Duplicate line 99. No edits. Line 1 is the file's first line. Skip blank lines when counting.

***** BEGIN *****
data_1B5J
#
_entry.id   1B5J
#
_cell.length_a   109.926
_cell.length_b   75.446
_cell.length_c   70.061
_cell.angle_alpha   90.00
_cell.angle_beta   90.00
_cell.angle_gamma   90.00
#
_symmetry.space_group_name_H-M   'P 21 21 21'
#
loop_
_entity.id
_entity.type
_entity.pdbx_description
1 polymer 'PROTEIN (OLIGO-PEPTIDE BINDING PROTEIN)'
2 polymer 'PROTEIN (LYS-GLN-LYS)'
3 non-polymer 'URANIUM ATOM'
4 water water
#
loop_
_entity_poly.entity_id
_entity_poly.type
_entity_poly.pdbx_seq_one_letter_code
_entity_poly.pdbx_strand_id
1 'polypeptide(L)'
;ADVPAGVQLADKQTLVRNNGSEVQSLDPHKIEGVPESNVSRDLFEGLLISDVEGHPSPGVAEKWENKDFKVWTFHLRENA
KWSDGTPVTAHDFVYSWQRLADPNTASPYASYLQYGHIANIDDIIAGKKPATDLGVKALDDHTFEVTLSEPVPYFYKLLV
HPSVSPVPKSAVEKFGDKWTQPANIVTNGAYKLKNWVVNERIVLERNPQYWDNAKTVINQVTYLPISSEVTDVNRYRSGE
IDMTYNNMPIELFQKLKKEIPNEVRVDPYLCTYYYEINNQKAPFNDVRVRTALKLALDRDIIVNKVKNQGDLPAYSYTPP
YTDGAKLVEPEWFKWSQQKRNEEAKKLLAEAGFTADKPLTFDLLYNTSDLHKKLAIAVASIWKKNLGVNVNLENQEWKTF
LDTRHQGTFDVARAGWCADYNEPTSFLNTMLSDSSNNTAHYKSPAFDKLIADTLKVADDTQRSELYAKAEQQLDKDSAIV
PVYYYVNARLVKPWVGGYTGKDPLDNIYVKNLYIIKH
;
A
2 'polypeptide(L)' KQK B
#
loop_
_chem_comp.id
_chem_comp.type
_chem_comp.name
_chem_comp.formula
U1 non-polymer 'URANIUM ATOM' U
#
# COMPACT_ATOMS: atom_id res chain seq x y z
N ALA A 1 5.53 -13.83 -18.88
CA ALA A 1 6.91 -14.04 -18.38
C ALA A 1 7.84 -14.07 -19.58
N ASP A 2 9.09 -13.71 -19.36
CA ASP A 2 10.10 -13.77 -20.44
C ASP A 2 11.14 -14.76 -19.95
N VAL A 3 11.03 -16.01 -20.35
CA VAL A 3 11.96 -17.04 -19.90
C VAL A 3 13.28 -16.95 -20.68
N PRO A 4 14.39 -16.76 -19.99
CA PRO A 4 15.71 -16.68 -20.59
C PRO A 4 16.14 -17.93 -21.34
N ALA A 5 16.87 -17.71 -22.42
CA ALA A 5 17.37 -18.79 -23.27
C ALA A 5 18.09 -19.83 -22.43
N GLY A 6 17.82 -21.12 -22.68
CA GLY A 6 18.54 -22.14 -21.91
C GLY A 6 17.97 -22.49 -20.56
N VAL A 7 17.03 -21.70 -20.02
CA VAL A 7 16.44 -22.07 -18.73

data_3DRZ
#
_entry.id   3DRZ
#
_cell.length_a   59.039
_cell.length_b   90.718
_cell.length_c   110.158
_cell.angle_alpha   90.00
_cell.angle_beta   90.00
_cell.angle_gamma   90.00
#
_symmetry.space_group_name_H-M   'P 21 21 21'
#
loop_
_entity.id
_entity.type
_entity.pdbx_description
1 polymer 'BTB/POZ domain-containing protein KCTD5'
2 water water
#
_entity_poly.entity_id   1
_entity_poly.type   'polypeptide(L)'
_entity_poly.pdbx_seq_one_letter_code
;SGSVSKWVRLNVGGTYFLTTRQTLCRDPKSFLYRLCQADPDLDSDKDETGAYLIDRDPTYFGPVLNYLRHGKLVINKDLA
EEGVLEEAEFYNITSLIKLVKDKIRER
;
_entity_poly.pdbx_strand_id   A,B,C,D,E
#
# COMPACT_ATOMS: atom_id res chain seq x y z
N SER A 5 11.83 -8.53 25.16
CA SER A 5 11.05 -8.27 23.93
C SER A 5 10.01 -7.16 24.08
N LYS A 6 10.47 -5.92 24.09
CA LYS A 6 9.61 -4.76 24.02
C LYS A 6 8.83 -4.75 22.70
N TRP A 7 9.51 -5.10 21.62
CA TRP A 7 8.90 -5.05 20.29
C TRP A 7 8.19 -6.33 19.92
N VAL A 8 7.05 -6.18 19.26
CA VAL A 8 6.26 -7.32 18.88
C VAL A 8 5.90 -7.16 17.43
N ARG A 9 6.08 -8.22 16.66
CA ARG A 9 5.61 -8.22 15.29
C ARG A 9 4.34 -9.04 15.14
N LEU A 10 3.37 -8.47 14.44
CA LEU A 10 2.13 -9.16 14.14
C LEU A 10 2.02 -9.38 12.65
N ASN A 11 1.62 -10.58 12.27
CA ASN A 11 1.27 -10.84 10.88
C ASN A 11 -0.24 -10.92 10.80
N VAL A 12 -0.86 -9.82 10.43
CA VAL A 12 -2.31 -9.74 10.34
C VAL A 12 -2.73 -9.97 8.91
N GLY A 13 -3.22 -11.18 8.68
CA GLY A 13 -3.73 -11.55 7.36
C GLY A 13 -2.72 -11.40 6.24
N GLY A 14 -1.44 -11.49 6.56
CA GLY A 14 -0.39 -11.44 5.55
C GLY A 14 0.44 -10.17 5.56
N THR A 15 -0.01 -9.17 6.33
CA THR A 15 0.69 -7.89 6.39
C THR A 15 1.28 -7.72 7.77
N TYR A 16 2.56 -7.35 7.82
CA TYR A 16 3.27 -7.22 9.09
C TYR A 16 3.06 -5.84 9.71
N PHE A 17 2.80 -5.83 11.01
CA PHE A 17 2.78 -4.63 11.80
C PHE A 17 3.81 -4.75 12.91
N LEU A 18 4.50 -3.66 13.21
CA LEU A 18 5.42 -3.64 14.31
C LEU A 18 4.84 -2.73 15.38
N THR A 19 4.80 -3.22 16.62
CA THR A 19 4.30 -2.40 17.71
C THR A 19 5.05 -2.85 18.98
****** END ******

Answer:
C SER A 5 10.01 -7.16 24.08